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Re: Circular Lists that are not lists?


From: Thorsten Jolitz
Subject: Re: Circular Lists that are not lists?
Date: Sun, 15 Sep 2013 08:43:42 +0200
User-agent: Gnus/5.130002 (Ma Gnus v0.2) Emacs/24.3 (gnu/linux)

"Pascal J. Bourguignon" <address@hidden> writes:

Hi,

> Thorsten Jolitz <address@hidden> writes:
>
>> Hi List, 
>>
>> in a parse-tree produced calling 'org-element-parse-buffer' in
>> org-buffer "tmp.org" I see that the first first-level headline is tagged
>> with a :CATEGORY attribute:
>>
>> ,---------------------------------------
>> | (headline (:CATEGORY #1=\"tmp\" ...))
>> `---------------------------------------
>>
>> and that the other headlines in the parse-tree reference the attribute
>> value:
>>
>> ,-------------------------------
>> | (headline (:CATEGORY #1# ...))
>> `-------------------------------
>>
>> except when a category is explicitly specified for them:
>>
>> ,------------------------------------------------
>> | (headline (:CATEGORY \"My Category Name\" ...))
>> `------------------------------------------------
>>
>> Now ignore the Org-mode specific stuff, this question is really about
>> circular lists. 
>>
>> This seems to be a case where circular lists are applied to strings -
>> should they rather be called circular sequences? 
>>
>> How can I distinguish the three cases shown when mapping the parse-tree,
>> i.e. not on the textual level after printing the tree with (print-circle
>> t), but while mapping the nested list?
>>
>>  - case 1 :: value defined #1=\"tmp\"
>>
>>  - case 2 :: value referenced #1#
>>
>>  - case 3 :: custom value without circular characteristics
>>
>> ?
>>
>> When getting the property's values, they are all just strings ...
>
> #= and ## are just a way to refer to the same object when reading a
> sexp.
>
> This has nothing to do with circular lists, or circular structures,
> other than they're the only way to build such circular lists or circular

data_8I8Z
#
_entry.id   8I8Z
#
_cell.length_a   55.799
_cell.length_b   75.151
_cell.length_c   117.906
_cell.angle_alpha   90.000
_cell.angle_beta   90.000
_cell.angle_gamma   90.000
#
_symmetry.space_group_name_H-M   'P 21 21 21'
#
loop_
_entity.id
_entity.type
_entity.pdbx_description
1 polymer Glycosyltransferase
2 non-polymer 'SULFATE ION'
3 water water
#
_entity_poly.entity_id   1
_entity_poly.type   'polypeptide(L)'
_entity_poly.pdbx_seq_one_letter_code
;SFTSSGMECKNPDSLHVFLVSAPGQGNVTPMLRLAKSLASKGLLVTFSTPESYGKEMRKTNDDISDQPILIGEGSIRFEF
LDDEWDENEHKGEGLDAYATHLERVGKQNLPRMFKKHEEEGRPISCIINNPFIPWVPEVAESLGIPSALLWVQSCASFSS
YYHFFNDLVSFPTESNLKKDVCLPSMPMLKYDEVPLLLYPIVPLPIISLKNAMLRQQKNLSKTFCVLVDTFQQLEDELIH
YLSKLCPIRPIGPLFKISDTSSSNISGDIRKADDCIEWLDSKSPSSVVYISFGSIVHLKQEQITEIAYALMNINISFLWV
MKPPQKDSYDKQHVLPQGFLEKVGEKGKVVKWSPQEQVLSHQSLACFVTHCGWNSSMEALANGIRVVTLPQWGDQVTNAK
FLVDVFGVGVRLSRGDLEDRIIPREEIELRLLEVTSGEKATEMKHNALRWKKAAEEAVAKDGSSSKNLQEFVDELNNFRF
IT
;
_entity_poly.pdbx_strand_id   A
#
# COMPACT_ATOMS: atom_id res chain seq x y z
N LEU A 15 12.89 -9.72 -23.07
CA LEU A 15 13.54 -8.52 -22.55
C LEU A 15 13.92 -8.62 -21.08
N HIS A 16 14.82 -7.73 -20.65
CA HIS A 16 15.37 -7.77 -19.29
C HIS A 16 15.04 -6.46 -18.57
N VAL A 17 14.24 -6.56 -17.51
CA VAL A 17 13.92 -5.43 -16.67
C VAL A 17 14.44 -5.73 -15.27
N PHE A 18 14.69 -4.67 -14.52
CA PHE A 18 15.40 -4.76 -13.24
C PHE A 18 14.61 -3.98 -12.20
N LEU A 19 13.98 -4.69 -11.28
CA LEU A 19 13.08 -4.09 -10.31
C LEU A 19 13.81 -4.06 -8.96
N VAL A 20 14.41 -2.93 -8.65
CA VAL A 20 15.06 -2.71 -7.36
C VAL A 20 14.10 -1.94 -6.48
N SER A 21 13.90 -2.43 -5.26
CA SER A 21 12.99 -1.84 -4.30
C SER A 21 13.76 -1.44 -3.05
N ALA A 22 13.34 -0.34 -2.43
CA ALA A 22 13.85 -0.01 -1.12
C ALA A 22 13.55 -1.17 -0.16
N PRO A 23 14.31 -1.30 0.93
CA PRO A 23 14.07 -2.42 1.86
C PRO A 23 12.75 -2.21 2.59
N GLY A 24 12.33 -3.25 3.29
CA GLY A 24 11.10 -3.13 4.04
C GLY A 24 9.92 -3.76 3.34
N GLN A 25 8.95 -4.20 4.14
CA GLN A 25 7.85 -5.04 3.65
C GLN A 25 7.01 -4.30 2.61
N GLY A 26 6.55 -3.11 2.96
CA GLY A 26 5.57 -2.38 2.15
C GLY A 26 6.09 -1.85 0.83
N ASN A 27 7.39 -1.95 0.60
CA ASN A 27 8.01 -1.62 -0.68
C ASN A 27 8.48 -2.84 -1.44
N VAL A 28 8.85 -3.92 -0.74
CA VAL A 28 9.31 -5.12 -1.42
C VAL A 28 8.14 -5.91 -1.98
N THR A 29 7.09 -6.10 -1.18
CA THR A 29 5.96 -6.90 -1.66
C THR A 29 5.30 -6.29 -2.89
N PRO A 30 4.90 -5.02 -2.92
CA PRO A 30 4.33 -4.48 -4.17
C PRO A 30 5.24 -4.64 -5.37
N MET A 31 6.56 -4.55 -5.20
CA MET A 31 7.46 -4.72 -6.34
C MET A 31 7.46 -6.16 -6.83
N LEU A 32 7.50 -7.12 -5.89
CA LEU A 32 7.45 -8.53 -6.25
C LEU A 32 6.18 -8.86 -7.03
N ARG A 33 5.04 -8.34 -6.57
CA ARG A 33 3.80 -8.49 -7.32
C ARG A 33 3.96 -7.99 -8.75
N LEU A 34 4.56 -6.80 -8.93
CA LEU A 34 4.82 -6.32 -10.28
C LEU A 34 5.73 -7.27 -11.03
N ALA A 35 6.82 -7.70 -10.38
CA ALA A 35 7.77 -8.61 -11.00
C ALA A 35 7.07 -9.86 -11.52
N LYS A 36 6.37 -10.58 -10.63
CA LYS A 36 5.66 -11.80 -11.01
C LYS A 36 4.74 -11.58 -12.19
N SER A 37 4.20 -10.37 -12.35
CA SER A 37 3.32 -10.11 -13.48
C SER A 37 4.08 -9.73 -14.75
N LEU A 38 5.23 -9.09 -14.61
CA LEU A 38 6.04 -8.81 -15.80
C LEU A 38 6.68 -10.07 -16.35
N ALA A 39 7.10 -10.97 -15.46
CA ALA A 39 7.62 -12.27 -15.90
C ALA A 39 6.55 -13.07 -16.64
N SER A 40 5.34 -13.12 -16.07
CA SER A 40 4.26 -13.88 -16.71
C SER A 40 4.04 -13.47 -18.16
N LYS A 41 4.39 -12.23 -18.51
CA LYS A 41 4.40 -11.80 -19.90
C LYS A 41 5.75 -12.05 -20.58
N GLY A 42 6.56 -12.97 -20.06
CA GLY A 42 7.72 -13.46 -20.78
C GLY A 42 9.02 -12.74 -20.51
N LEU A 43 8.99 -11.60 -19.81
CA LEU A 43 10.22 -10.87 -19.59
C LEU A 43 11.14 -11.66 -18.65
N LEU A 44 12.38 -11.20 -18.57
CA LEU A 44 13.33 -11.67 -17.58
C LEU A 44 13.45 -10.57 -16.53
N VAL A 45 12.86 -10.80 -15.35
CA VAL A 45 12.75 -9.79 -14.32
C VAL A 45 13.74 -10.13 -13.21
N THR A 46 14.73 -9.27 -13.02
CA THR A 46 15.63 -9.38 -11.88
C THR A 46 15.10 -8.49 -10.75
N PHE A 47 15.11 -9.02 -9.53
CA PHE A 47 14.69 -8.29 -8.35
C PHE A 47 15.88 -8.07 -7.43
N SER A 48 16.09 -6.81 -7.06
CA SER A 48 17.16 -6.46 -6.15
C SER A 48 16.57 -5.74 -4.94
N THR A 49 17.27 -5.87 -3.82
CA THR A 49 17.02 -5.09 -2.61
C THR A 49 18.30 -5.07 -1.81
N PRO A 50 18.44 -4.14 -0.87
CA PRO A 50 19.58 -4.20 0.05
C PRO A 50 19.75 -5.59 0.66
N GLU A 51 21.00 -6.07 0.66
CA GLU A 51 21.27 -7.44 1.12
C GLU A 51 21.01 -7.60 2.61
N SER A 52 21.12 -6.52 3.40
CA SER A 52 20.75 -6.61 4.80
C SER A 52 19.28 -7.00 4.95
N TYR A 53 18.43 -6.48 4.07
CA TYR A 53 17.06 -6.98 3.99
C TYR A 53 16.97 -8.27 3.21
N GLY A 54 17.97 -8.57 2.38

> structures at read time.
>
> But references can be used without anything circular.
>
>     (defvar *knights-saying* '(#1=Ni! #1# #1#))
>     *knights-saying* ; --> (Ni! Ni! Ni!)
>
> They can also be used without any list:
>
>     (defvar *recursive-vector* '#1=[a #1# vector])
>     (let ((print-level 4)
>           (print-circle nil))
>       (print *recursive-vector*))
>     ;; in any sane lisp system should print:
>     [a [a [a [a # vector] vector] vector] vector]
>     ;; but in emacs it doesn't
>     ; -> #1=[a #1# vector]
>
> And notice how there can't be any notion of circular vector!  But the
> structure built by this vector is "circular" meaning that walking it
> leads to a circle in the graph of objects and references.
>
> I won't give an example with defstruct since in emacs structures are
> actually vector, so we're reduced to the previous case.  But you may try
> it as an exercise, both in emacs lisp and in Common Lisp.
>
> Use:
>  (setf *print-length* 10 *print-level* 4 *print-circle* nil) 
> in Common Lisp.
>
> Circular lists are lists, in the sense that: (deftype list () '(or
> cons null))

Quite a lot of very interesting stuff to digest. Since this
'object-reference' syntax is presented as circular-list read-syntax in
the manual, I thought it was tightly bound to the concept of circular
lists (as the function `print-circle' suggests too), so I was surprised
to see it used with string objects. 

Thanks for info (Pascal and Teemu).

-- 
cheers,
Thorsten




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